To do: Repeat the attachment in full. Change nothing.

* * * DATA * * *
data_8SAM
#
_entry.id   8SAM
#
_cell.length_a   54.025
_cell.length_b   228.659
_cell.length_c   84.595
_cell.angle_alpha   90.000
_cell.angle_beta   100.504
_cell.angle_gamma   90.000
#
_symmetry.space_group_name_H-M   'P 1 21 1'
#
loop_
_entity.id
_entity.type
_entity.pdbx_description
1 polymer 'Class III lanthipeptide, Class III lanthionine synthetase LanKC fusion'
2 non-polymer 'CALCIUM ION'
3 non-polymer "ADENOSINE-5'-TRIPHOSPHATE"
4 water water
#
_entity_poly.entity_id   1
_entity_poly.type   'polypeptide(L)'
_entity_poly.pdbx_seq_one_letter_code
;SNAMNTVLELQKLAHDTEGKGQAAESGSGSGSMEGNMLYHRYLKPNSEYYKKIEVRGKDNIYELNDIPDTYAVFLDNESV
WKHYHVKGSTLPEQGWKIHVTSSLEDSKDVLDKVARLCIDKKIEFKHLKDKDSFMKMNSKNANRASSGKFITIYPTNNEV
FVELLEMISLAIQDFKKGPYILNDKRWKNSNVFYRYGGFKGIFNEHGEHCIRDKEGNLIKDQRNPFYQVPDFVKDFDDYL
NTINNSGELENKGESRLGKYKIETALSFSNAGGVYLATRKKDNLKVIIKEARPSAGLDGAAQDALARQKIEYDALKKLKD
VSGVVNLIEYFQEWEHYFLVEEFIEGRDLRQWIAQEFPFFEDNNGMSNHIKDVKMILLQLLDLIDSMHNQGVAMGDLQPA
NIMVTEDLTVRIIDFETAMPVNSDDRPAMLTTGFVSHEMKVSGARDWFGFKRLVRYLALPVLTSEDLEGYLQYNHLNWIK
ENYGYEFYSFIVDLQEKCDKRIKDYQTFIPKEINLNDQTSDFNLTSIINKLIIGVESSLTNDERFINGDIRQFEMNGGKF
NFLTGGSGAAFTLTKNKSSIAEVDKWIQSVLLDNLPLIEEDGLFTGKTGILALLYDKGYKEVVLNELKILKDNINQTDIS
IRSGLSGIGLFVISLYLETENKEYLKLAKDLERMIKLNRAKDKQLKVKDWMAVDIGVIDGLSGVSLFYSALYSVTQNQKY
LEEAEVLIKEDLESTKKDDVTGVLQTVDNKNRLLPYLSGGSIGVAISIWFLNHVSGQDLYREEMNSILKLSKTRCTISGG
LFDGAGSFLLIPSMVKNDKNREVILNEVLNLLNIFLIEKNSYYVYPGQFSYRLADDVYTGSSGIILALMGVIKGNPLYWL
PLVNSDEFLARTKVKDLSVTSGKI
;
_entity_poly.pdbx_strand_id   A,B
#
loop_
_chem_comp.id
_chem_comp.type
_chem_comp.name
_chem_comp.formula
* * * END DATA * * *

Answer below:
data_8SAM
#
_entry.id   8SAM
#
_cell.length_a   54.025
_cell.length_b   228.659
_cell.length_c   84.595
_cell.angle_alpha   90.000
_cell.angle_beta   100.504
_cell.angle_gamma   90.000
#
_symmetry.space_group_name_H-M   'P 1 21 1'
#
loop_
_entity.id
_entity.type
_entity.pdbx_description
1 polymer 'Class III lanthipeptide, Class III lanthionine synthetase LanKC fusion'
2 non-polymer 'CALCIUM ION'
3 non-polymer "ADENOSINE-5'-TRIPHOSPHATE"
4 water water
#
_entity_poly.entity_id   1
_entity_poly.type   'polypeptide(L)'
_entity_poly.pdbx_seq_one_letter_code
;SNAMNTVLELQKLAHDTEGKGQAAESGSGSGSMEGNMLYHRYLKPNSEYYKKIEVRGKDNIYELNDIPDTYAVFLDNESV
WKHYHVKGSTLPEQGWKIHVTSSLEDSKDVLDKVARLCIDKKIEFKHLKDKDSFMKMNSKNANRASSGKFITIYPTNNEV
FVELLEMISLAIQDFKKGPYILNDKRWKNSNVFYRYGGFKGIFNEHGEHCIRDKEGNLIKDQRNPFYQVPDFVKDFDDYL
NTINNSGELENKGESRLGKYKIETALSFSNAGGVYLATRKKDNLKVIIKEARPSAGLDGAAQDALARQKIEYDALKKLKD
VSGVVNLIEYFQEWEHYFLVEEFIEGRDLRQWIAQEFPFFEDNNGMSNHIKDVKMILLQLLDLIDSMHNQGVAMGDLQPA
NIMVTEDLTVRIIDFETAMPVNSDDRPAMLTTGFVSHEMKVSGARDWFGFKRLVRYLALPVLTSEDLEGYLQYNHLNWIK
ENYGYEFYSFIVDLQEKCDKRIKDYQTFIPKEINLNDQTSDFNLTSIINKLIIGVESSLTNDERFINGDIRQFEMNGGKF
NFLTGGSGAAFTLTKNKSSIAEVDKWIQSVLLDNLPLIEEDGLFTGKTGILALLYDKGYKEVVLNELKILKDNINQTDIS
IRSGLSGIGLFVISLYLETENKEYLKLAKDLERMIKLNRAKDKQLKVKDWMAVDIGVIDGLSGVSLFYSALYSVTQNQKY
LEEAEVLIKEDLESTKKDDVTGVLQTVDNKNRLLPYLSGGSIGVAISIWFLNHVSGQDLYREEMNSILKLSKTRCTISGG
LFDGAGSFLLIPSMVKNDKNREVILNEVLNLLNIFLIEKNSYYVYPGQFSYRLADDVYTGSSGIILALMGVIKGNPLYWL
PLVNSDEFLARTKVKDLSVTSGKI
;
_entity_poly.pdbx_strand_id   A,B
#
loop_
_chem_comp.id
_chem_comp.type
_chem_comp.name
_chem_comp.formula